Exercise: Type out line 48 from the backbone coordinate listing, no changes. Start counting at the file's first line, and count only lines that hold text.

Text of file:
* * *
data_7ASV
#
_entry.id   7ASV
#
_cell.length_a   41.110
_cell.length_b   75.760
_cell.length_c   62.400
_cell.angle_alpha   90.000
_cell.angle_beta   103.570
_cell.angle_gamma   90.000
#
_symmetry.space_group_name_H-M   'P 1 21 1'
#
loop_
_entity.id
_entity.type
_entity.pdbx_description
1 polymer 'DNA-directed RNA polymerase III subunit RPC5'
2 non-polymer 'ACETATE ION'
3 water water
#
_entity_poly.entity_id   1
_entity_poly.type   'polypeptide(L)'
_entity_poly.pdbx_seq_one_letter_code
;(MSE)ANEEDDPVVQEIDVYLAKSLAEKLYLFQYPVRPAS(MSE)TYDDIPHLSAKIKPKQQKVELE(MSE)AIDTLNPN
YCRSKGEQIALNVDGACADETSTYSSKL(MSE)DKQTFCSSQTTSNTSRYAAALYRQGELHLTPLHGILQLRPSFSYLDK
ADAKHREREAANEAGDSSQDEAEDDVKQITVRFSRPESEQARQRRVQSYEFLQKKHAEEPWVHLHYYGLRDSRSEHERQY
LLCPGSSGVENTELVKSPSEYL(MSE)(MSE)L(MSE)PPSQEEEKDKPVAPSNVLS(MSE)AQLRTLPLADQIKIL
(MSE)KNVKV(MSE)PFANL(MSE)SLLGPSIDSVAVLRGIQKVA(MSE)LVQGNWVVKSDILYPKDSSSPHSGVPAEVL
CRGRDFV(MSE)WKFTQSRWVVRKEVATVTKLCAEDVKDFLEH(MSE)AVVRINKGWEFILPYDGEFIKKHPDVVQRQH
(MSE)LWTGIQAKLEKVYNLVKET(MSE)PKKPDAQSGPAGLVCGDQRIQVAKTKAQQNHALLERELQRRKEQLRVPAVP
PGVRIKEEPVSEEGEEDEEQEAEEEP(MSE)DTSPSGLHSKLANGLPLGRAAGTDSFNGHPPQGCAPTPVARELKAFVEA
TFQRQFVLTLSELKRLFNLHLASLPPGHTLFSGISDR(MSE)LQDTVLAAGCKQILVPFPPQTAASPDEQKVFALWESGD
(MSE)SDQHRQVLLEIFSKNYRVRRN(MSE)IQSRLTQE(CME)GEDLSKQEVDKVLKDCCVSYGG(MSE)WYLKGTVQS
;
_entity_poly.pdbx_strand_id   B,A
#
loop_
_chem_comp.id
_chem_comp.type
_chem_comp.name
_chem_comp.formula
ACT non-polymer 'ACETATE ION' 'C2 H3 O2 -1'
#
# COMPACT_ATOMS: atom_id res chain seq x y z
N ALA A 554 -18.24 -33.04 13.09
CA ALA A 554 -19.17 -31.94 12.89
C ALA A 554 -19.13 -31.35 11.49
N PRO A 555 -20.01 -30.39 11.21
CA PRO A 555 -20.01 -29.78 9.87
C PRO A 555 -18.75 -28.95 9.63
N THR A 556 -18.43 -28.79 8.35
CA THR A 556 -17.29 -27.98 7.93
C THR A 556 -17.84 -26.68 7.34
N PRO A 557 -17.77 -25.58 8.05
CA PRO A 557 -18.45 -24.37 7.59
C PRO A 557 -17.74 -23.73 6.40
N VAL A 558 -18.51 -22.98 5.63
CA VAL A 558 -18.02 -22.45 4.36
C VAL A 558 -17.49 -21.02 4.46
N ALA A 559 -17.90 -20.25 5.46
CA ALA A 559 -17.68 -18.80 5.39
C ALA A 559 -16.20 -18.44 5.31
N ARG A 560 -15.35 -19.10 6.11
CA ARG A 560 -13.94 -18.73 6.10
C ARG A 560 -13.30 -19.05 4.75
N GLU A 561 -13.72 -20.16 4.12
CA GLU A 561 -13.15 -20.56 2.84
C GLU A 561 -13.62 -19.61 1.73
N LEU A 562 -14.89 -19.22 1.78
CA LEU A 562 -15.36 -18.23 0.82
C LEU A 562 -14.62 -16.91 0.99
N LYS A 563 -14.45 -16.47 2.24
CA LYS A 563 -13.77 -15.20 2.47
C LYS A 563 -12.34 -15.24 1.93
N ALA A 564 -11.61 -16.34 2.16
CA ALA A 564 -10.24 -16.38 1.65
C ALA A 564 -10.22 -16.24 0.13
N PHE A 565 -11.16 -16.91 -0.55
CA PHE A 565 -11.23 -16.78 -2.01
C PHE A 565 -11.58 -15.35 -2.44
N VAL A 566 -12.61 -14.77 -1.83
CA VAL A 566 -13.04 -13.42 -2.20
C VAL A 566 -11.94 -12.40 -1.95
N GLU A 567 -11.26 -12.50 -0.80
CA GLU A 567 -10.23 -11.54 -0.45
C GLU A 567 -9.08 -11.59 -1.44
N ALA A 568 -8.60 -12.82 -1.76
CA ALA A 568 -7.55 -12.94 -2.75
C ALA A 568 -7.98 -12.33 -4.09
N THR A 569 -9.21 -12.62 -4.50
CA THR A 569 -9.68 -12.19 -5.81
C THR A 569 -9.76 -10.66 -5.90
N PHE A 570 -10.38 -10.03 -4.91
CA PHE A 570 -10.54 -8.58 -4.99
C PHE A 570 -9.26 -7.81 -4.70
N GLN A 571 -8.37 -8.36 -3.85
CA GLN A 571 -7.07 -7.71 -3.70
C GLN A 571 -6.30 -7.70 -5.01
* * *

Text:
C ALA A 554 -19.13 -31.35 11.49